People are often sensitive and understanding of physical disabilities, except when it comes to hearing loss. Those with a hearing problem are often made fun of and ridiculed, which worsens their sense of loneliness and social isolation. It is important to be sensitive and aware about the proper things to say when speaking to someone who has a hearing problem.
When speaking to someone who wears hearing aids and for some reason is unable to hear what is being said, people sometimes say “oh just turn up the volume on your hearing aids!” This is often far from the solution. Hearing aids are not magical devices that simply amplify sound to crystal clarity when the volume is turned up. In fact, this can sometimes hurt the ears of those with hearing aids.
Most of the times, the problem is not with the hearing aids, but with the person who is speaking. It is important to enunciate slowly and clearly when speaking to someone with hearing loss. Turning up the volume won’t magical make hearing loss disappear! It is important to remember that no matter whether a person is wearing hearing aids or not, they still have hearing loss. This means that it will be more helpful to them if you cooperate and enunciate your words more clearly so that they can understand.
Another rude thing that people often say to those with hearing loss is “never mind!” This statement is not only rude, it is dismissive and implies that the person you spoke to is not important enough to get your time and attention for them to be able to understand you properly. If this happened with someone who has regular hearing, chances are you would repeat the sentence in case they missed it the first time. It is important to help hearing impaired individuals feel included and you can do so by simply being a bit patient and repeating parts of the conversation they missed.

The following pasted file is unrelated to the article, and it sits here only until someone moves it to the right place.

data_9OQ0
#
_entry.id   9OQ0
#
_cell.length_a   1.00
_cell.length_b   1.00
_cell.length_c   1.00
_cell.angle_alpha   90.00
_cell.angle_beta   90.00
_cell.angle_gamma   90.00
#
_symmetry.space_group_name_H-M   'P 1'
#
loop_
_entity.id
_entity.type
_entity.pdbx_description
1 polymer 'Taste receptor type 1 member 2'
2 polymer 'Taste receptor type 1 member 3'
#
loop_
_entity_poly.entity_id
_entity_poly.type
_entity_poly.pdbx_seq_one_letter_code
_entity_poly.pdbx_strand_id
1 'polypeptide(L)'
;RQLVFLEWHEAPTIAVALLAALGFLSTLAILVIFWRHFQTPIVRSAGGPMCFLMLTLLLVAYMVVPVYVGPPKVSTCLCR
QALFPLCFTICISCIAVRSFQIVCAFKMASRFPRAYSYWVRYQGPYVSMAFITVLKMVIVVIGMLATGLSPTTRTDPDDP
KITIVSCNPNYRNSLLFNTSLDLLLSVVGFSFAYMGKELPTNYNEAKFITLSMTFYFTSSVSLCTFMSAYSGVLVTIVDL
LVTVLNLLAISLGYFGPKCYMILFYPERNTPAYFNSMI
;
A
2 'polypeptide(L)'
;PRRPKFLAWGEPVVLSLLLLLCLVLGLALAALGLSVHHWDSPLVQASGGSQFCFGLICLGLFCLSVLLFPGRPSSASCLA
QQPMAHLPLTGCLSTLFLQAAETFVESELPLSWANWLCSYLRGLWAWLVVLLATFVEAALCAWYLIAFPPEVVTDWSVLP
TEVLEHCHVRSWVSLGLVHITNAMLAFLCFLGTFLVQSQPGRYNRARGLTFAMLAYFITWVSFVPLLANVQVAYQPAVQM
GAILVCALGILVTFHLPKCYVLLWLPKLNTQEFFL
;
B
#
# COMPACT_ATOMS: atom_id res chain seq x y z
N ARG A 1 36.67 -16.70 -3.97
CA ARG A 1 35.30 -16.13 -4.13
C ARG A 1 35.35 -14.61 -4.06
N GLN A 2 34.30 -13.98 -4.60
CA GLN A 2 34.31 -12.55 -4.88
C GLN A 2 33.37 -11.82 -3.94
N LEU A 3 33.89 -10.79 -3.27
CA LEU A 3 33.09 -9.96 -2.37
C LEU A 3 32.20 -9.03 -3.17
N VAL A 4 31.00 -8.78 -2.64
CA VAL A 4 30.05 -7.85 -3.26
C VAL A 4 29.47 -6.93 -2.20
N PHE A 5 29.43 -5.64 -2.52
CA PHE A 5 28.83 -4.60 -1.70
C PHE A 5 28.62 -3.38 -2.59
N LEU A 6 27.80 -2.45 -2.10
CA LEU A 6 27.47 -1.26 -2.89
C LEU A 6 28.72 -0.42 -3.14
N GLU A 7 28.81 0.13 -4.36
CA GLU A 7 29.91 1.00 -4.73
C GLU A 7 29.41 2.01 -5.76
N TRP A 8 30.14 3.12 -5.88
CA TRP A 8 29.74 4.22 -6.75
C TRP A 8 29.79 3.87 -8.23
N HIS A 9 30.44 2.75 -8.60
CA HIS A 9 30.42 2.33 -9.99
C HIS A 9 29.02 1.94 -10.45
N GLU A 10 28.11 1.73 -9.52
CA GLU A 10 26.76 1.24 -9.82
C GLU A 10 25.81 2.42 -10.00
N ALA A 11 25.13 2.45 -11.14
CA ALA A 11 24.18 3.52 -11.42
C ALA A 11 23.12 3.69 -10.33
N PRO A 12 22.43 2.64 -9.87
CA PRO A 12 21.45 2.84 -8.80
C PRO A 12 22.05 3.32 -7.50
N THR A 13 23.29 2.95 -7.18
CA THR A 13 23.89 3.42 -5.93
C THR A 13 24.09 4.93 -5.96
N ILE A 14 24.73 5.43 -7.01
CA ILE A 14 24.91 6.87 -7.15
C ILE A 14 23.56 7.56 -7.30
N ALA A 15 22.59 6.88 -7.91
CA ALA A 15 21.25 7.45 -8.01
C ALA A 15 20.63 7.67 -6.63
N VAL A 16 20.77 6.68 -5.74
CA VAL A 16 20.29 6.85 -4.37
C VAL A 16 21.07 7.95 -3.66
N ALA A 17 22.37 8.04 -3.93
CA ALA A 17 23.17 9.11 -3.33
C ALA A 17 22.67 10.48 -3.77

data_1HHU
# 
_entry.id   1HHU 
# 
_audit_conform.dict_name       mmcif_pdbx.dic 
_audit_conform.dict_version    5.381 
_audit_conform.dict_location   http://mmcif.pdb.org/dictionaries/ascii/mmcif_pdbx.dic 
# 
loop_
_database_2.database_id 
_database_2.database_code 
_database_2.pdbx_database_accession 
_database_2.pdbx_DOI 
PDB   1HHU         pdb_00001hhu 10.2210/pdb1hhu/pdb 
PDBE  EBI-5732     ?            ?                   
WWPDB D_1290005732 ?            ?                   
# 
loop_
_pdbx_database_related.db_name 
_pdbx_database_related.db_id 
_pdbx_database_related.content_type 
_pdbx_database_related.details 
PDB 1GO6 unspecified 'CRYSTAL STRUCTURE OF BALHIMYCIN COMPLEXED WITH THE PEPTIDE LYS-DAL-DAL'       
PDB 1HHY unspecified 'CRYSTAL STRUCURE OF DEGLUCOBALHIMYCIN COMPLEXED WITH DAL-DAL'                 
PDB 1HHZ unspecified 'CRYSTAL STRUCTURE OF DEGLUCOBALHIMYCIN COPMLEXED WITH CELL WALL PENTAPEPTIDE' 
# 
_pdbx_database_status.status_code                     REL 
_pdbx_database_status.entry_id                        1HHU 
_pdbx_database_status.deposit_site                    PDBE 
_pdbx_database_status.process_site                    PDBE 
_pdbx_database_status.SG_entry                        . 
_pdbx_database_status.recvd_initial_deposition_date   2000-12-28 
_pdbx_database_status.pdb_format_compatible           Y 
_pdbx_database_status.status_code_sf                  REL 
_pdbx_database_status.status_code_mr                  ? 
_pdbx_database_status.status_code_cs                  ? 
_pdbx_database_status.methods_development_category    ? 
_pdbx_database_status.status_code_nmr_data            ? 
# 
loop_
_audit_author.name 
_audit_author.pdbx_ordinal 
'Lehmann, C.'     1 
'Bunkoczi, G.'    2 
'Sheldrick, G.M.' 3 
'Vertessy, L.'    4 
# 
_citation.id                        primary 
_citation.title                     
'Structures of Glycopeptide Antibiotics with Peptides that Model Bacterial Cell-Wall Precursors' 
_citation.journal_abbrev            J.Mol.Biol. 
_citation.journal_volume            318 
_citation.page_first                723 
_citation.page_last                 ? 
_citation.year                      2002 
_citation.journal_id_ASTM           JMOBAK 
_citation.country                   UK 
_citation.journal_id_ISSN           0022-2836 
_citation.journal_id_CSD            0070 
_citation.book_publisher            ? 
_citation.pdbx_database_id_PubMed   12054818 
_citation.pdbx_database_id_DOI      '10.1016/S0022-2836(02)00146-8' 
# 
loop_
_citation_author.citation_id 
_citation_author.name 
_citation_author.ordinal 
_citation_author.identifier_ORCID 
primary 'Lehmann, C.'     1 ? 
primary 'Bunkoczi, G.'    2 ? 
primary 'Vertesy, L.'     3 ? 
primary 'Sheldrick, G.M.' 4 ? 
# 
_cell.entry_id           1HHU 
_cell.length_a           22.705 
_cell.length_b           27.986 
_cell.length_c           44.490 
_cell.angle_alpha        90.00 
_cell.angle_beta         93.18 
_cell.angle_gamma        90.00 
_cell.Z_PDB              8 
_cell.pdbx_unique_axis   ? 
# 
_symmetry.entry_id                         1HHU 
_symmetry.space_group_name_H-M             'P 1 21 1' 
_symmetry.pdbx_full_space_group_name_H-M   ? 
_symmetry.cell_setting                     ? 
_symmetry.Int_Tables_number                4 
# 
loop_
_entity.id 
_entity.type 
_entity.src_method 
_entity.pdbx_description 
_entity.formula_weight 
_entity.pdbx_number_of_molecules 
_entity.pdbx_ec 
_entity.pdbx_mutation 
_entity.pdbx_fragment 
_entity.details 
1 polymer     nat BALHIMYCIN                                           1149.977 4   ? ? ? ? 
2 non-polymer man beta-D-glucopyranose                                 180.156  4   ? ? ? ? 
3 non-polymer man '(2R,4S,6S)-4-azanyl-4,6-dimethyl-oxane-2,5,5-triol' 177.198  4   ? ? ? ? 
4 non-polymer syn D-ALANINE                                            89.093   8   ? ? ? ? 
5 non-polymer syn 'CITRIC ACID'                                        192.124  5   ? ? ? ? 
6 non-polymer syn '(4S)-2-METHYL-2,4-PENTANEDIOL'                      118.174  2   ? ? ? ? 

People often make rude jokes and comments that link deafness with hearing loss, whereas these two conditions are often mutually exclusive. Simply because someone has a hearing problem does not automatically mean that they’re deaf and saying something like “are you deaf?!” is never a good idea. Hearing problems are tough enough to begin with without having any added social ridicule added to the mix.
Showing some empathy and acceptance towards people with hearing loss goes a long way in helping them feel valued and respected. Simply because they are hard of hearing does not make them any less precious as a person, and their hearing disability should never define their worth. Be open-minded and think twice before making snap comments and sarcastic gestures towards hearing impaired individuals. It may be a moment of fun for you, but it may scar them for a lifetime.
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